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And joyfull Juliet another leafe must toorne :

As wont fhe was, (her joyes bereft) she must begin to moorne.
The fummer of their bliffe doth laft a month or twaine,
But winter's blaft with fpedy foote doth bring the fall agayne.
Whom glorious Fortune erit had heaved to the skies,
By envious Fortune overthrowne, on earth now groveling lyes.
She payd theyr former greefe with pleafure's doubled gayne,
But now, for pleafure's ufury, ten folde redoubleth payne.

The prince could never caufe thofe houfholds fo agree,
But that fome fparcles of theyr wrath as yet remayning bee;
Which lye this while raaked up in afhes pale and ded,
Till tyme do ferve that they agayne in wafting flame may fpred.
At holiest times, men say, most heynous crimes are donne;
The morrowe after Eafter-day the mifchiefe new begonne.
A band of Capilets dyd meet (my hart it rewes)

Within the walles, by Purfer's gate, a band of Montagewes.
The Capilets as cheefe a yong man have chose out,
Beft exercifd in feates of armes, and nobleft of the rowte,
Our Juliet's unkle's fonne, that cleped was Tibalt ;
He was of body tall and strong, and of his courage halt.
They need noe trumpet founde to byd him geve the charge,

So lowde he cryde with strayned voyce and mouth out-stretched large:

"Now, now, quoth he, my friends, our felfe fo let us wreake, That of this daye's revenge and us our children's heyres may speake.

Now once for all let us their fwelling pryde affwage;

Let none of them efcape alive."-Then he with furious rage,
And they with him, gave charge upon theyr prefent foes,
And then forthwith a fkirmish great upon this fray arose.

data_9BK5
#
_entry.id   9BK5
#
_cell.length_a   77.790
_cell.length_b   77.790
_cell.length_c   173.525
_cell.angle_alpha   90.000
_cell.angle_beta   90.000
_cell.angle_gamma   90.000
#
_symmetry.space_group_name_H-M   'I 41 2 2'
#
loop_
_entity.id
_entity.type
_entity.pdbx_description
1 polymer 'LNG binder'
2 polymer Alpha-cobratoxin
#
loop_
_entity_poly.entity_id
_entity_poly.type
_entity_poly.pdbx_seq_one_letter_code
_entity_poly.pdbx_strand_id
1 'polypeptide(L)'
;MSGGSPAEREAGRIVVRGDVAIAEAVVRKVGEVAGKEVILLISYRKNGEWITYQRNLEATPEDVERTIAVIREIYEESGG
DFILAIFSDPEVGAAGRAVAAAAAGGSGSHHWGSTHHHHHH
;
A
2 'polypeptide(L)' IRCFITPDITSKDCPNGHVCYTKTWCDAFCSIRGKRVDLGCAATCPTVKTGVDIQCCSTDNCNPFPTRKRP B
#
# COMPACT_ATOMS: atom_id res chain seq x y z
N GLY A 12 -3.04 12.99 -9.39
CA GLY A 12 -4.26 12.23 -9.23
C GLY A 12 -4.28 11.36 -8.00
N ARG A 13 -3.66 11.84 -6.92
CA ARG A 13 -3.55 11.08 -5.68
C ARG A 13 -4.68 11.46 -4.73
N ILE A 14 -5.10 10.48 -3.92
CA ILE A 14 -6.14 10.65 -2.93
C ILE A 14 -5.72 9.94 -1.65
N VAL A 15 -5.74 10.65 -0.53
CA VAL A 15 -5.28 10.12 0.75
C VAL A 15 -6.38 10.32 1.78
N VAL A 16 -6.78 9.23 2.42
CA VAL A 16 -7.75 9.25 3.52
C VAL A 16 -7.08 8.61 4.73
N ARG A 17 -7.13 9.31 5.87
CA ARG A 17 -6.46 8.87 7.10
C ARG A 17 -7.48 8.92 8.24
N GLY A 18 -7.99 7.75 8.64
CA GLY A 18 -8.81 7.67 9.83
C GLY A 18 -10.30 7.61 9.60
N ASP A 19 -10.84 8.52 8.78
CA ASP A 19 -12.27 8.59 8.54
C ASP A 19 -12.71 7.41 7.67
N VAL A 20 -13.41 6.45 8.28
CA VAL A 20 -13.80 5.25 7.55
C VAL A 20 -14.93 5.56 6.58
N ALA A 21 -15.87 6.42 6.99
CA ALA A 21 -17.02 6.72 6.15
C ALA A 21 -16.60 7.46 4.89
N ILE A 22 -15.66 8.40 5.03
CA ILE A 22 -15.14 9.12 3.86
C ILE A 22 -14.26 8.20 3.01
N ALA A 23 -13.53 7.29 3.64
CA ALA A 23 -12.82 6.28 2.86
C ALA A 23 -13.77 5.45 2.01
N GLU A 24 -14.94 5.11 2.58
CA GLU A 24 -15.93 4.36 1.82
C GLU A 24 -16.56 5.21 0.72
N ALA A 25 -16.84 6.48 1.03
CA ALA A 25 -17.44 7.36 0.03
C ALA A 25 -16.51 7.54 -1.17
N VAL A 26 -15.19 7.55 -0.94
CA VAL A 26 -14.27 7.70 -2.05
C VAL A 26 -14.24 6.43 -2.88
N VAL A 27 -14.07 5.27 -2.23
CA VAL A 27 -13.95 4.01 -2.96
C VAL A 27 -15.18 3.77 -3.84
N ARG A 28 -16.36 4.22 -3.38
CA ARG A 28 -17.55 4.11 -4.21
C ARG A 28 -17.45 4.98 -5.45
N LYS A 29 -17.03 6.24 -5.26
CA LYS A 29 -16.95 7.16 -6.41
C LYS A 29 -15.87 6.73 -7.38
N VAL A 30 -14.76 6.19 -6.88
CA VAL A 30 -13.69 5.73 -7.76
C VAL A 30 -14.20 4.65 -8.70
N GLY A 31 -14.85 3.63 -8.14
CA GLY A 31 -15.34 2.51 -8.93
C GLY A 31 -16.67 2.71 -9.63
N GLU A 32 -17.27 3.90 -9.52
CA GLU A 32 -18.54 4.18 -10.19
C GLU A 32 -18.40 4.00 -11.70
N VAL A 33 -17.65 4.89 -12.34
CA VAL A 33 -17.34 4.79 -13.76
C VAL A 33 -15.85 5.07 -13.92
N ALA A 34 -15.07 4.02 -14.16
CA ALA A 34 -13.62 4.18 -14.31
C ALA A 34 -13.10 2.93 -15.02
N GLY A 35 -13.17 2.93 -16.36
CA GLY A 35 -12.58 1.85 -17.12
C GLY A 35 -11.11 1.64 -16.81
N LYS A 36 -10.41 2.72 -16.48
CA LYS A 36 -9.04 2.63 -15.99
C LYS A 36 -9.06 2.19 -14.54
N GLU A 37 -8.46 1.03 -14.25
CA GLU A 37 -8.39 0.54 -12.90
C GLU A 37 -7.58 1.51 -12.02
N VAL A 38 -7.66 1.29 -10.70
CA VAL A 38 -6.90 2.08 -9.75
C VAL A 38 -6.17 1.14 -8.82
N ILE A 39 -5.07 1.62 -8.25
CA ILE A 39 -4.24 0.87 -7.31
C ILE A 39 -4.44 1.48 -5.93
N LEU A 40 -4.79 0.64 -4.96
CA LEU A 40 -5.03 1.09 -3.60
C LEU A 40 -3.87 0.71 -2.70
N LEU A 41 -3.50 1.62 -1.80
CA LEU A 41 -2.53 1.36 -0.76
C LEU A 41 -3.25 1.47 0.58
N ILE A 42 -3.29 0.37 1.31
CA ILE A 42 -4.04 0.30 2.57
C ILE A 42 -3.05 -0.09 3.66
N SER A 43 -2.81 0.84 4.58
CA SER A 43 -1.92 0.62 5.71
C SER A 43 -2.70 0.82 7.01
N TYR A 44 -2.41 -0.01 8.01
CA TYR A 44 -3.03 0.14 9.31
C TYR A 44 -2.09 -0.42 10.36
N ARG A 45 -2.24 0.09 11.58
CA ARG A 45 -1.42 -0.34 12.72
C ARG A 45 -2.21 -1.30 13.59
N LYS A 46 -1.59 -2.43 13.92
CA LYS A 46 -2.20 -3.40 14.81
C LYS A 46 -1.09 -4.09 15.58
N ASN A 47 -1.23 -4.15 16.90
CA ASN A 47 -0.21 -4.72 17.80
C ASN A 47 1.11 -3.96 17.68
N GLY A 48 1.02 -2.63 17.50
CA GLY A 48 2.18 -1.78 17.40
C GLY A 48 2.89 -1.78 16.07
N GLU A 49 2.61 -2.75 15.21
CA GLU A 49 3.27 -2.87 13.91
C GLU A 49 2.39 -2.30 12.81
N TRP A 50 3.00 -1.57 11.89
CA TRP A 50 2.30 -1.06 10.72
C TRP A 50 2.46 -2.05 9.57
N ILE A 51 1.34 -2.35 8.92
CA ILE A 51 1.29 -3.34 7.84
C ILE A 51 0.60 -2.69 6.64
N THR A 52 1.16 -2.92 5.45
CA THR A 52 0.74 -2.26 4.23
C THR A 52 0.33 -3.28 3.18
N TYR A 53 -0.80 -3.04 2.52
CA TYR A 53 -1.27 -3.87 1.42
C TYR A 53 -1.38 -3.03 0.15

For loe the Montagewes thought fhame away to flye,

And rather than to live with fhame, with prayfe did choose to dye.

The woords that Tybalt ufd to flyrre his folke to yre,

Have in the brefts of Montegewes kindled a furious fyre.
With lyons harts they fight, warely them felfe defend;

To wound his foe, his prefent wit and force eche one doth bend.
This furious fraye is long on each fide ftoutly fought,

That whether part had got the woorft, full doutfull were the thought.

The noy fe hereof anon throughout the towne doth flye,

And parts are taken on every fide; both kindreds thether hye.
Here one doth gafpe for breth, his frend bestrydeth him;
And he hath loft a hand, and he another maymed lym:
His leg is cutte whilft he strikes at an other full,

And whom he would have thrust quite through, hath cleft his

cracked skul.

Theyr

Theyr valiant harts forbode theyr foot to geve the grounde; With unappauled cheere they tooke full deepe and doutful!

wounde.

Thus foote by foote long while, and fhylde to fhylde fet faft, One foe doth make another faint, but makes him not agast, And whilst this noyfe is ryfe in every townefman's eare,

Eke, walking with his frendes, the noyfe doth wofull Romeus heare.

With fpedy foot he ronnes unto the fray apace;

With him, thofe fewe that were with him he leadeth to the place.
They pity much to fee the flaughter made fo greate,

That wet fhod they might stand in blood on eyther fide the streate.
Part frendes, faid he, part frendes, help, frendes, to part the fray,
And to the reft, enough, (he cryes) now time it is to staye.
God's farther wrath you ftyrre, befide the hurt you feele,
And with this new uprore confounde all this our common wele.
But they fo bufy are in fight, fo eager, fierce,

That through theyr earcs his fage advise no ley fure had to pearce.
Then leapt he in the throng, to part and barre the blowes
As well of thofe that were his frendes, as of his dedly foes.
As foon as Tybalt had our Romeus espyde,

He threw a thruft at him, that would have paft from fide to fide;
But Romeus ever went, douting his foes, well armde,

So that the fwerd, kept out by mayle, had nothing Romeus harmde.

Thou doft me wrong, quoth he, for I but part the fraye;
Not dread, but other waighty caufe my hafty hand doth stay.
Thou art the cheefe of thine, the nobleft eke thou art,
Wherefore leave of thy malice now, and helpe thefe folke to part.
Many are hurt, fome flayne, and fome are like to dye :-
No, coward, traytor boy, quoth he, ftraight way I mind to trye,
Whether thy fugred talke, and tong fo finoothly fylde,

Against the force of this my fwerd fhall ferve thee for a fhylde.